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I share my my health insurance with my daughter whom I can't claim as dependent how I allocate the percentage

 
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Employee Tax Expert

I share my my health insurance with my daughter whom I can't claim as dependent how I allocate the percentage

You are allowed to allocate any way as long as the total from both returns equal 100%.  (Tip: You can input different amounts to see which is most beneficial- usually if the one with the lower income has the higher allocation (even up to 100%) you may save money on your taxes)

You should see amounts on your 1095-A, column A, B, and C. You and your non-dependent should agree on what percentage of those amounts you’ll claim on your return, and what percentage she’ll claim on hers. You can use anything from zero to 100 percent, as long it all adds up to 100 percent.

Example: Nate is working and not on his parents' tax return. He is on their Marketplace health plan and listed on their 1095-A. He didn't receive a 1095-A in his name.

He and his parents have to figure out how much of column A (monthly enrollment premiums), column B (monthly SLCSP) and column C (advanced payments) on their 1095-A will go on their return and Nate's return. They decided that Nate will enter 10% of those amounts on his return and his parents will enter 90% on their return. They could have decided to have 100% on the parents' return and zero percentage on Nate's return.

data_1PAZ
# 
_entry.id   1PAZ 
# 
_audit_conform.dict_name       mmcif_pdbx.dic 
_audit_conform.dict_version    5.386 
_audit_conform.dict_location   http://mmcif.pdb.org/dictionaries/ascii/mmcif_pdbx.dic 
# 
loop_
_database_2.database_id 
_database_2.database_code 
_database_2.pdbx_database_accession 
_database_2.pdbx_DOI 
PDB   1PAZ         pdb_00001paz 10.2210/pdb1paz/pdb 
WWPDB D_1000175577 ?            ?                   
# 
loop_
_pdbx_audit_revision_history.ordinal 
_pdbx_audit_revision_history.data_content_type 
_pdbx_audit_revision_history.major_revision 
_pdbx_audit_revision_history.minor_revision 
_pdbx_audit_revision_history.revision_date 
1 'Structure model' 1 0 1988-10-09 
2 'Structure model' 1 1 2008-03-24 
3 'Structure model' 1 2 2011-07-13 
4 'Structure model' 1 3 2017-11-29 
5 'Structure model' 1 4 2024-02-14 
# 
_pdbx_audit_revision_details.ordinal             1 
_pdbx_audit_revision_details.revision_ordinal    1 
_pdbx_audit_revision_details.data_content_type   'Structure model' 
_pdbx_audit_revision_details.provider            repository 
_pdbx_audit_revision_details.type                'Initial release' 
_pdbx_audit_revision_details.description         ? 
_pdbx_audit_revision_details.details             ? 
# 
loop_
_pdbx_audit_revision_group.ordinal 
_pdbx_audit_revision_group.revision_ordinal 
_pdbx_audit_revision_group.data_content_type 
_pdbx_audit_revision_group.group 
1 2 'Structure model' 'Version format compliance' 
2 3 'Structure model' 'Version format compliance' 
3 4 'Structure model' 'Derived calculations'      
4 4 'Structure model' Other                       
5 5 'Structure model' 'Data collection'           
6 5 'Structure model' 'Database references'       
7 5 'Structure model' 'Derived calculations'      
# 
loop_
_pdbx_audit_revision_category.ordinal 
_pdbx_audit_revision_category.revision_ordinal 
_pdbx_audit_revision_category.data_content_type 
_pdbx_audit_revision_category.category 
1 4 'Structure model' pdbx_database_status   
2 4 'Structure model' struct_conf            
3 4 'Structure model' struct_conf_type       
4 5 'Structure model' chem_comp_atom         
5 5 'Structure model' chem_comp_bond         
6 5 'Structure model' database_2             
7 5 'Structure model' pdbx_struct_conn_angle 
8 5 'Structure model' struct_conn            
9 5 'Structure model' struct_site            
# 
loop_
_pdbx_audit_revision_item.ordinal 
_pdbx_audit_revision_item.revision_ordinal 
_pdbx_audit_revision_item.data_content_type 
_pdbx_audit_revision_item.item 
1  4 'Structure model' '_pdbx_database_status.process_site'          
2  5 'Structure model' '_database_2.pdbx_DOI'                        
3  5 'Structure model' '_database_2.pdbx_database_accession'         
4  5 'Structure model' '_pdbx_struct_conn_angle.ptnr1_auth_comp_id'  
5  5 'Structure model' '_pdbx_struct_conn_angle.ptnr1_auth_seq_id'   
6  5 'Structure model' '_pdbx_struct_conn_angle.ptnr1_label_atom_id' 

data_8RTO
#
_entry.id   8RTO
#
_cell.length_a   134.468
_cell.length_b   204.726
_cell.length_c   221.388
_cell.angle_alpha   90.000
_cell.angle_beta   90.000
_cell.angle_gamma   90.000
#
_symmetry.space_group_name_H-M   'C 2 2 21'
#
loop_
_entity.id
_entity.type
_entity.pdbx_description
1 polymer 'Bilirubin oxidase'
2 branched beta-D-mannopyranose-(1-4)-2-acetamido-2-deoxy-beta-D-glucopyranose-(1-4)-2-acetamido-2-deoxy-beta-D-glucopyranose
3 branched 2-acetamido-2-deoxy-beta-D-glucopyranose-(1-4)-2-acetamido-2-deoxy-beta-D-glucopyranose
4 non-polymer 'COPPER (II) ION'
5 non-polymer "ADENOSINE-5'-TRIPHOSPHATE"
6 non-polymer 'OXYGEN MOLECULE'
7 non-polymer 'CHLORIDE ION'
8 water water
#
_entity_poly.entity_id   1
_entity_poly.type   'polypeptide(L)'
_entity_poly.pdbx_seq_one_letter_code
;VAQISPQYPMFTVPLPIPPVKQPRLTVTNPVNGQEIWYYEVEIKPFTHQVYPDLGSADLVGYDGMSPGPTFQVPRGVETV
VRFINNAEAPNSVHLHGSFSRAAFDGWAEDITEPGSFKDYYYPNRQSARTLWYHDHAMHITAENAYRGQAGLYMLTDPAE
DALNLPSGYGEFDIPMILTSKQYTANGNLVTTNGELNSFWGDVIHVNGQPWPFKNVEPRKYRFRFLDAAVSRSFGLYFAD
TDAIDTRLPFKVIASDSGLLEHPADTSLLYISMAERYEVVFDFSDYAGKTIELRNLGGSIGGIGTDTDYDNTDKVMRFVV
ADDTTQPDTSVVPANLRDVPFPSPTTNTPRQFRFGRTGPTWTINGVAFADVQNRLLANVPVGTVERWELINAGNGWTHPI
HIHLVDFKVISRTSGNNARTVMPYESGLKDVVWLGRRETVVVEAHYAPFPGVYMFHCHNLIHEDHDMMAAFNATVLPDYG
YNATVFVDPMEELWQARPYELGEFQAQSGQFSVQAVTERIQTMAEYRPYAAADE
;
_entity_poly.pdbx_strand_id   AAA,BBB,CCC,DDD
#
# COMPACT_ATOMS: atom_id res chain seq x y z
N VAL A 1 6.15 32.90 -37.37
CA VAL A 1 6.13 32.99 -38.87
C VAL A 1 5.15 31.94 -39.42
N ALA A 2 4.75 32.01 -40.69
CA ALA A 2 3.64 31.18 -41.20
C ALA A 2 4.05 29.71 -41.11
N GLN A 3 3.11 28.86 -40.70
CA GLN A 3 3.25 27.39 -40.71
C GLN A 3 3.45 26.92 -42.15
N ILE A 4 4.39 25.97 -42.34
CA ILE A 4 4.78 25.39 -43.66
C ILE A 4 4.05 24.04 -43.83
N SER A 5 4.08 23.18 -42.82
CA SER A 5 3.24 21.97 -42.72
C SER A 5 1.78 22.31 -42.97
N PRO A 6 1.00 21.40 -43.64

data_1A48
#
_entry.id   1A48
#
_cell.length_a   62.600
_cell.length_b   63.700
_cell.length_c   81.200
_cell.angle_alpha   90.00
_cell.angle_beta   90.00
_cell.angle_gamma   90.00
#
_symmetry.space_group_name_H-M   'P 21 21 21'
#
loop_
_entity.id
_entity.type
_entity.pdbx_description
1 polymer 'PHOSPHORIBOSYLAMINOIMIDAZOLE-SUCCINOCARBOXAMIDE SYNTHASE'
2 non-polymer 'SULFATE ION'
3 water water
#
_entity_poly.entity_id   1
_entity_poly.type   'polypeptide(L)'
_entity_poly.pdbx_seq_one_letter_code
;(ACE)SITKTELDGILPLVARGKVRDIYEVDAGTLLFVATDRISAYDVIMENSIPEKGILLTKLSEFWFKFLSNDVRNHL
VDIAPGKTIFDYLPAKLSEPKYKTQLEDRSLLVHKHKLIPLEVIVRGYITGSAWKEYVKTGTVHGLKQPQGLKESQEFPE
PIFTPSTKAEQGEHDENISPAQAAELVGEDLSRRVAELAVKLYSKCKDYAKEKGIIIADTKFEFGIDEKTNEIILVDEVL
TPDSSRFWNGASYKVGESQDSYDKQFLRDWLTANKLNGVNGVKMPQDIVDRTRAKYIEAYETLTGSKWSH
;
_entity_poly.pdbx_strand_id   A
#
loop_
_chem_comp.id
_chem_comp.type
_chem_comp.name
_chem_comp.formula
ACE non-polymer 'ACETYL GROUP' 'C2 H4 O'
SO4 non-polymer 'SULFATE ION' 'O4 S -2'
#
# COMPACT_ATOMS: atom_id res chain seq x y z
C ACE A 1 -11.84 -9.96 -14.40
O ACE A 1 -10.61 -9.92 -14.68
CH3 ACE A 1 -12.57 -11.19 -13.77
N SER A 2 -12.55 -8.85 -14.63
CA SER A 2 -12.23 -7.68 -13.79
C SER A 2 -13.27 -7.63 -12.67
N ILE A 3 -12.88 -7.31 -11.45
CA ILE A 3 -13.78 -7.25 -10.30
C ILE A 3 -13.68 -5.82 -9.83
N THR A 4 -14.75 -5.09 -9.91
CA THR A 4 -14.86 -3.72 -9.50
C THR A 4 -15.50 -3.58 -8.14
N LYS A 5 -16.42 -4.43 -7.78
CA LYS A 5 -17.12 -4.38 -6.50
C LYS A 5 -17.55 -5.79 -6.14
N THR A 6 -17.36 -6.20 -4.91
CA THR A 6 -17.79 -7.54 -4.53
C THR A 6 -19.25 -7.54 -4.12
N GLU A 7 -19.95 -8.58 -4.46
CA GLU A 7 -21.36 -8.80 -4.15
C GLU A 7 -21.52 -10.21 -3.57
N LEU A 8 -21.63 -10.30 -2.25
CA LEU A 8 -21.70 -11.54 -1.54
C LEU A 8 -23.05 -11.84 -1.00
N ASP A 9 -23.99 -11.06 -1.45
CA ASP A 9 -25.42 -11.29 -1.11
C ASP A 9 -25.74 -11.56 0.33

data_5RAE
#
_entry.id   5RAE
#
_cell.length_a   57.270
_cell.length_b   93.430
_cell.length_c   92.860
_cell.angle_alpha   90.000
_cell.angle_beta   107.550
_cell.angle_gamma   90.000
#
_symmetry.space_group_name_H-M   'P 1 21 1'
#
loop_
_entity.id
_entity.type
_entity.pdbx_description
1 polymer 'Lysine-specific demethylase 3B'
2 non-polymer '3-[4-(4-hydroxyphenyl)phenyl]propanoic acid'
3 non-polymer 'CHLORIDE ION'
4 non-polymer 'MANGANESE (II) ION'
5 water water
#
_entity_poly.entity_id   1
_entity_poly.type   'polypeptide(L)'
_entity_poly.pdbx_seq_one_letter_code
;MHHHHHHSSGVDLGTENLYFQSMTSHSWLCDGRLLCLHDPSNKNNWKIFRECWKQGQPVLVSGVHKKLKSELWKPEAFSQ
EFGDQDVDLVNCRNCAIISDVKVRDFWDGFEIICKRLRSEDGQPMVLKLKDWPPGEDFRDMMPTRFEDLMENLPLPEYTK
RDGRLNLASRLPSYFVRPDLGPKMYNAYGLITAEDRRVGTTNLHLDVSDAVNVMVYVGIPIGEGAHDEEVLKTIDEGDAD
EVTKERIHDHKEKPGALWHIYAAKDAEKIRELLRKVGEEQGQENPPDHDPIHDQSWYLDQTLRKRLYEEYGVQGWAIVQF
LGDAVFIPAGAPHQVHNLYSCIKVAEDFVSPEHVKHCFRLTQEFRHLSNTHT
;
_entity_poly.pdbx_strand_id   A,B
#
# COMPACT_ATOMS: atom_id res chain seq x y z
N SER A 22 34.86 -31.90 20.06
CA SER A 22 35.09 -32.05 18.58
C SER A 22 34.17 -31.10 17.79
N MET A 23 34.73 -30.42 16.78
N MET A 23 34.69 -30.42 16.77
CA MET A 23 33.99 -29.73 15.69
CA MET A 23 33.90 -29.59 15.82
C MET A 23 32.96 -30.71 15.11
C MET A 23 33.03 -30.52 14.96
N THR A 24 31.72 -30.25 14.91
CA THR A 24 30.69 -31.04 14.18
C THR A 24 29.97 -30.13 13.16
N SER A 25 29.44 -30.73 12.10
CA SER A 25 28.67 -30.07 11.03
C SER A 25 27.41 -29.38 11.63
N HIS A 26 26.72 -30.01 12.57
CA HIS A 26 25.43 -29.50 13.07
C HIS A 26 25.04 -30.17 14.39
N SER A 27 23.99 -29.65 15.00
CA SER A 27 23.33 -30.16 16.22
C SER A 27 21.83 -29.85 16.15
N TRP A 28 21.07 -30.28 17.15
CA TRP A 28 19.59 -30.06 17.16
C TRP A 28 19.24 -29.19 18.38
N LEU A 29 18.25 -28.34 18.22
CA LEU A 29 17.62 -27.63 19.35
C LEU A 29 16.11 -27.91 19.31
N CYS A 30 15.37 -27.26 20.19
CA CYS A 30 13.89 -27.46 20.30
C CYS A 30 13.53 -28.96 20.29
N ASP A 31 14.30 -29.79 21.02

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Employee Tax Expert

I share my my health insurance with my daughter whom I can't claim as dependent how I allocate the percentage

You are allowed to allocate any way as long as the total from both returns equal 100%.  (Tip: You can input different amounts to see which is most beneficial- usually if the one with the lower income has the higher allocation (even up to 100%) you may save money on your taxes)

You should see amounts on your 1095-A, column A, B, and C. You and your non-dependent should agree on what percentage of those amounts you’ll claim on your return, and what percentage she’ll claim on hers. You can use anything from zero to 100 percent, as long it all adds up to 100 percent.

Example: Nate is working and not on his parents' tax return. He is on their Marketplace health plan and listed on their 1095-A. He didn't receive a 1095-A in his name.

He and his parents have to figure out how much of column A (monthly enrollment premiums), column B (monthly SLCSP) and column C (advanced payments) on their 1095-A will go on their return and Nate's return. They decided that Nate will enter 10% of those amounts on his return and his parents will enter 90% on their return. They could have decided to have 100% on the parents' return and zero percentage on Nate's return.